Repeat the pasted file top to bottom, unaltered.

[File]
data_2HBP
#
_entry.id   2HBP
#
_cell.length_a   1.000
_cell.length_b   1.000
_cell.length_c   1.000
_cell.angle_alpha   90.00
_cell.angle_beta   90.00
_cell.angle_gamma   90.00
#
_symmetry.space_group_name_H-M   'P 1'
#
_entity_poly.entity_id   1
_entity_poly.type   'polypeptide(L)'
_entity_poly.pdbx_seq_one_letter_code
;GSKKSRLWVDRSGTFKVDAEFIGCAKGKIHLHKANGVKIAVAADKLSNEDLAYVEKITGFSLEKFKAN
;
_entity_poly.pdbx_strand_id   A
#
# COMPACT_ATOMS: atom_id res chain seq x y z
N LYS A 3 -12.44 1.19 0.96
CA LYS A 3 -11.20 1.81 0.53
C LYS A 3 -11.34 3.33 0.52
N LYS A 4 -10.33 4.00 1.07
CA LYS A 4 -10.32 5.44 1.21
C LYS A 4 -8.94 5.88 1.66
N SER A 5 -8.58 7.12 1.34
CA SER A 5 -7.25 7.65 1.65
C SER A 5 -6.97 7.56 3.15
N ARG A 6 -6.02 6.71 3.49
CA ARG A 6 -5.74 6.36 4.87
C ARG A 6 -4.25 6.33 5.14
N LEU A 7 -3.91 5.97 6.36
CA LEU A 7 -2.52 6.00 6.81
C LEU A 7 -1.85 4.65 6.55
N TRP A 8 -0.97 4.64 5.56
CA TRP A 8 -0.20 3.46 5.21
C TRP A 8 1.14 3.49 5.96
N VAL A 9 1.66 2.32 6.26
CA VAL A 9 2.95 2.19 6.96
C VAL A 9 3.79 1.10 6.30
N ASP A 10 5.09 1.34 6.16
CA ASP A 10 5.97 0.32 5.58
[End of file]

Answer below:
data_2HBP
#
_entry.id   2HBP
#
_cell.length_a   1.000
_cell.length_b   1.000
_cell.length_c   1.000
_cell.angle_alpha   90.00
_cell.angle_beta   90.00
_cell.angle_gamma   90.00
#
_symmetry.space_group_name_H-M   'P 1'
#
_entity_poly.entity_id   1
_entity_poly.type   'polypeptide(L)'
_entity_poly.pdbx_seq_one_letter_code
;GSKKSRLWVDRSGTFKVDAEFIGCAKGKIHLHKANGVKIAVAADKLSNEDLAYVEKITGFSLEKFKAN
;
_entity_poly.pdbx_strand_id   A
#
# COMPACT_ATOMS: atom_id res chain seq x y z
N LYS A 3 -12.44 1.19 0.96
CA LYS A 3 -11.20 1.81 0.53
C LYS A 3 -11.34 3.33 0.52
N LYS A 4 -10.33 4.00 1.07
CA LYS A 4 -10.32 5.44 1.21
C LYS A 4 -8.94 5.88 1.66
N SER A 5 -8.58 7.12 1.34
CA SER A 5 -7.25 7.65 1.65
C SER A 5 -6.97 7.56 3.15
N ARG A 6 -6.02 6.71 3.49
CA ARG A 6 -5.74 6.36 4.87
C ARG A 6 -4.25 6.33 5.14
N LEU A 7 -3.91 5.97 6.36
CA LEU A 7 -2.52 6.00 6.81
C LEU A 7 -1.85 4.65 6.55
N TRP A 8 -0.97 4.64 5.56
CA TRP A 8 -0.20 3.46 5.21
C TRP A 8 1.14 3.49 5.96
N VAL A 9 1.66 2.32 6.26
CA VAL A 9 2.95 2.19 6.96
C VAL A 9 3.79 1.10 6.30
N ASP A 10 5.09 1.34 6.16
CA ASP A 10 5.97 0.32 5.58